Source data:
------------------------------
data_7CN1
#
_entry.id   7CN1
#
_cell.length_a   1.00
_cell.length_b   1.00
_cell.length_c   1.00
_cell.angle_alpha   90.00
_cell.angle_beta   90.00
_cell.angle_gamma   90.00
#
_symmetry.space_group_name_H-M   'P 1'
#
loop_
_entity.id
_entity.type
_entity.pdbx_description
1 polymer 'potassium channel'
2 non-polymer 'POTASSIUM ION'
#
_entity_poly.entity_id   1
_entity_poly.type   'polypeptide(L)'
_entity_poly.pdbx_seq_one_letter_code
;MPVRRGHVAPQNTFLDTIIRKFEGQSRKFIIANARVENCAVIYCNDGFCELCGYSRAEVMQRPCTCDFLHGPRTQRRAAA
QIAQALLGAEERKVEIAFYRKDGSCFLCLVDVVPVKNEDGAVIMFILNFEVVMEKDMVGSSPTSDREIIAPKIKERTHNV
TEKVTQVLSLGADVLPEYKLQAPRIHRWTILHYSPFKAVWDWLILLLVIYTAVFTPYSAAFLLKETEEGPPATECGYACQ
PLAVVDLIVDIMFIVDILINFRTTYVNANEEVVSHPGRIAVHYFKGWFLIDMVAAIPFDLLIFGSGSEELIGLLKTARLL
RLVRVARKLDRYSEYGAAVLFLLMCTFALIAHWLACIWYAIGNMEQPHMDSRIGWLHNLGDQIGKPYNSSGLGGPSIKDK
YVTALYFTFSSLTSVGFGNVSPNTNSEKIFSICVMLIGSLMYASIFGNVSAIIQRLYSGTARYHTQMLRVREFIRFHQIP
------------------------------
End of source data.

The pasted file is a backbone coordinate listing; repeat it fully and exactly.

data_7CN1
#
_entry.id   7CN1
#
_cell.length_a   1.00
_cell.length_b   1.00
_cell.length_c   1.00
_cell.angle_alpha   90.00
_cell.angle_beta   90.00
_cell.angle_gamma   90.00
#
_symmetry.space_group_name_H-M   'P 1'
#
loop_
_entity.id
_entity.type
_entity.pdbx_description
1 polymer 'potassium channel'
2 non-polymer 'POTASSIUM ION'
#
_entity_poly.entity_id   1
_entity_poly.type   'polypeptide(L)'
_entity_poly.pdbx_seq_one_letter_code
;MPVRRGHVAPQNTFLDTIIRKFEGQSRKFIIANARVENCAVIYCNDGFCELCGYSRAEVMQRPCTCDFLHGPRTQRRAAA
QIAQALLGAEERKVEIAFYRKDGSCFLCLVDVVPVKNEDGAVIMFILNFEVVMEKDMVGSSPTSDREIIAPKIKERTHNV
TEKVTQVLSLGADVLPEYKLQAPRIHRWTILHYSPFKAVWDWLILLLVIYTAVFTPYSAAFLLKETEEGPPATECGYACQ
PLAVVDLIVDIMFIVDILINFRTTYVNANEEVVSHPGRIAVHYFKGWFLIDMVAAIPFDLLIFGSGSEELIGLLKTARLL
RLVRVARKLDRYSEYGAAVLFLLMCTFALIAHWLACIWYAIGNMEQPHMDSRIGWLHNLGDQIGKPYNSSGLGGPSIKDK
YVTALYFTFSSLTSVGFGNVSPNTNSEKIFSICVMLIGSLMYASIFGNVSAIIQRLYSGTARYHTQMLRVREFIRFHQIP